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Converting the Local Sealife to Slurry

May 10th, 2007 · 3 Comments · Chicago, Energy, Nature, Science

Aaron administers a much-deserved rhetorical thrashing to Mr. Burns’ real-life analog at a certain local power company, who thinks lethally scalding the local fish (and other aquatic life) by expelling 100-degree water into the Chicago and Lower Des Plaines rivers is the most efficient way to cool the companies’ coal-fired power plants.

This process, called “once-through cooling” was banned over 30 years ago at new power plants when it was determined that it killed fish and other wildlife, but the old power plants were “grandfathered” and not made to upgrade. (Doubtless, the legislators didn’t count on these plants lasting as long as they have.)

But it’s not all bad news, according to Bill Constantelos, Midwest Generation’s director of environmental policy. Killing all the fish in the Chicago and lower DesPlaines Rivers might be a good thing. Because it keeps Asian carp and other invasive species out.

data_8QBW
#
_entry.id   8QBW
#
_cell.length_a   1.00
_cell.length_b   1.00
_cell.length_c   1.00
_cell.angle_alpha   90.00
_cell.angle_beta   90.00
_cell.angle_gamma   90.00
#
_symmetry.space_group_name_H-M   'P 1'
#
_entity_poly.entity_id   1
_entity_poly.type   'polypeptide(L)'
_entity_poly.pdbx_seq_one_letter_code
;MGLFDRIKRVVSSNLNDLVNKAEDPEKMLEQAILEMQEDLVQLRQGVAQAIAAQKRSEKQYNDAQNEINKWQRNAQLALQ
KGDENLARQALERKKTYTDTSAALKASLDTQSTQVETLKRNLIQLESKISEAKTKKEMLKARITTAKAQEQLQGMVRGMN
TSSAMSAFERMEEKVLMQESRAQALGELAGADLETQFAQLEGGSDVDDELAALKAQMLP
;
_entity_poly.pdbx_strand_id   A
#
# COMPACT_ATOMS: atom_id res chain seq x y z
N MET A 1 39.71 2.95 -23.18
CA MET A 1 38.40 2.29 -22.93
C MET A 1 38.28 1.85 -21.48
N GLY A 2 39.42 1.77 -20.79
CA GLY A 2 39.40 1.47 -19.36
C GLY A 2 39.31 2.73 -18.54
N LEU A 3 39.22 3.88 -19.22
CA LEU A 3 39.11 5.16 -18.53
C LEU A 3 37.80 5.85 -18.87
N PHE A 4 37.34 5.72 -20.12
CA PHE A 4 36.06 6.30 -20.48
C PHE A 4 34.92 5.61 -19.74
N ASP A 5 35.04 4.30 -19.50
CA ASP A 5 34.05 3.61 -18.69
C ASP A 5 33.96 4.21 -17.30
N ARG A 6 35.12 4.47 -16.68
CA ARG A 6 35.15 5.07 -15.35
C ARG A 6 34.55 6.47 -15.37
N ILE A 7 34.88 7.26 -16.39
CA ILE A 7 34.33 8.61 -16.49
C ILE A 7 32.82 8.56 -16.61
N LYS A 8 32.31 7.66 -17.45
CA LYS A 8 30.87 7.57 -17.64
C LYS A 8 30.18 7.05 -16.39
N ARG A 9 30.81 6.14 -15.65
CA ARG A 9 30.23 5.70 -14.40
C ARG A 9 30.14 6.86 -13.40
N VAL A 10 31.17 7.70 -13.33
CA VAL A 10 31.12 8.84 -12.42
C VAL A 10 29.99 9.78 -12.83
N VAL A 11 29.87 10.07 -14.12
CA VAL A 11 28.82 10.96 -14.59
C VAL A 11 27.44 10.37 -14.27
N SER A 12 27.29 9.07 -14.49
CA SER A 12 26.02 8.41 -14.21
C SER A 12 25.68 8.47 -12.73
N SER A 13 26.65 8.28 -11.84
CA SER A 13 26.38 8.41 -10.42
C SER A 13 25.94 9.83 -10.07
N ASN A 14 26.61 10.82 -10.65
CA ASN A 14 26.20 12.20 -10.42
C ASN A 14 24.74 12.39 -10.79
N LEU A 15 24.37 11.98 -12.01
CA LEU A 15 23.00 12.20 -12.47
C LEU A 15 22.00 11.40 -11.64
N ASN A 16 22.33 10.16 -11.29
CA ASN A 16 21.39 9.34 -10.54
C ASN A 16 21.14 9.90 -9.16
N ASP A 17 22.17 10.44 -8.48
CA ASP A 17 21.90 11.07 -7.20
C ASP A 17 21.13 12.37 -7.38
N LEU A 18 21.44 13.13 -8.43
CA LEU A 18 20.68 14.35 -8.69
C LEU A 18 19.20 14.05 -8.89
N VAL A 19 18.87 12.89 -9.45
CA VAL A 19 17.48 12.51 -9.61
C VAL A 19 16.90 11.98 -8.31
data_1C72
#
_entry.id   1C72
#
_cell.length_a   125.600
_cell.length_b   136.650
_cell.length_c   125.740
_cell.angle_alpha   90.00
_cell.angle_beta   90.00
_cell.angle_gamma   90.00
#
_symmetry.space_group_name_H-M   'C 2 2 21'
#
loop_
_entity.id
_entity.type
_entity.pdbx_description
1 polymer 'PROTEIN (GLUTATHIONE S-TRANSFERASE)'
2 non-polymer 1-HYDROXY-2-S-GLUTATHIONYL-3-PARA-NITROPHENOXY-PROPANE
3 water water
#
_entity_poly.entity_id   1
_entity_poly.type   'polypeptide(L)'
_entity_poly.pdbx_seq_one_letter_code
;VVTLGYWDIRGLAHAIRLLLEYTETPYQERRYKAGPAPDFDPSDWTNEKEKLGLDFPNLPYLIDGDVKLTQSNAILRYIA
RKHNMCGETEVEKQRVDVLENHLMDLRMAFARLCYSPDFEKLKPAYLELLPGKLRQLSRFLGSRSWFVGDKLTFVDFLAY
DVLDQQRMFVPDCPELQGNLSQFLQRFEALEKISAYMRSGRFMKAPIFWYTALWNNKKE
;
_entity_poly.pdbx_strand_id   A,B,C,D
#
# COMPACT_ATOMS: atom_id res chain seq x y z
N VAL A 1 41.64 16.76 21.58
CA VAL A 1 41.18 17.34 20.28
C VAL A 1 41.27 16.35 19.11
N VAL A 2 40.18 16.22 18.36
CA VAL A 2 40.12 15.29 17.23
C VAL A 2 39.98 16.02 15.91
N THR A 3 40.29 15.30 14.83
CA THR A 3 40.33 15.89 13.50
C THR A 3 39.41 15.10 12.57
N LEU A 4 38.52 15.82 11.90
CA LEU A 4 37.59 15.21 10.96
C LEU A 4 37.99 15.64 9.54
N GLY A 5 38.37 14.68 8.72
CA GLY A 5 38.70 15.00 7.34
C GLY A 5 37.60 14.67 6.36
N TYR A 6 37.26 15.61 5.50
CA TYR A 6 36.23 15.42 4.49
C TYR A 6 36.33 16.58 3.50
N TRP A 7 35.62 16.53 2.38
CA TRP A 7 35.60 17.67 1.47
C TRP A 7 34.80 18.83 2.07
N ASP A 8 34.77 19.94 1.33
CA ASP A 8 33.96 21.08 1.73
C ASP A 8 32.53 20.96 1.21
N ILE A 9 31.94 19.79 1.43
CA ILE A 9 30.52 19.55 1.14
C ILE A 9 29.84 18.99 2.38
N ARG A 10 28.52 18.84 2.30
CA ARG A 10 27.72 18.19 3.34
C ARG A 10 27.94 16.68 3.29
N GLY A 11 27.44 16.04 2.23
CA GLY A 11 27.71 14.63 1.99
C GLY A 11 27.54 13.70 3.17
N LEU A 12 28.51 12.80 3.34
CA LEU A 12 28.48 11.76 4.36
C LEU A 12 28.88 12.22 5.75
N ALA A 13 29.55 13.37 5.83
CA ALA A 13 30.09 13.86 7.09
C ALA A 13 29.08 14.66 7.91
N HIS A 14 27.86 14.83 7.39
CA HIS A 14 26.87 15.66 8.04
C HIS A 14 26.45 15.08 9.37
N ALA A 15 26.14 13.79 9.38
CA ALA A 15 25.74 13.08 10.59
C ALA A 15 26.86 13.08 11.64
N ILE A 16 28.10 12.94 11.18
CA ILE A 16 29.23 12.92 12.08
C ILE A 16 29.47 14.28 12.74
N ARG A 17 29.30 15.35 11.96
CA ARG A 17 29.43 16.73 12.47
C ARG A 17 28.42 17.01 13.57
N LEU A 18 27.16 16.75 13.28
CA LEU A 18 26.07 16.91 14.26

Sure, Bill. And let’s amputate your entire leg so you won’t get plantar warts.

What Aaron said.

Read the full article to see exactly how ridiculous Bill and his friends at Midwest Generation are being. (I had never heard of Midwest Generation before, but apparently they bought these plants from ComEd a while back.)

Also: Whenever a big company is given a license to do something evil forever, it’s usually called a “grandfather clause.” Now, what does that say about the grandfathers of the world, and why don’t they take umbrage at this calumny?


3 Comments so far ↓

  • Aaron

    Thanks, Dave!

    My own grandfather would have gladly given this guy a sound ass-kickin’. (Nobody messed with his fish! Wow, that didn’t come out well, did it…?) :-)

  • jim

    all i can think about when i read this is ‘slurry (sic) with the fringe on top’
    thanks, i’ll be here all weekend…

  • Ocelopotamus

    Jim — believe it or not, that actually went through my head when I was trying to come up with the headline for this post. But I just couldn’t build that “Oklahoma –> boiled sea life” connection.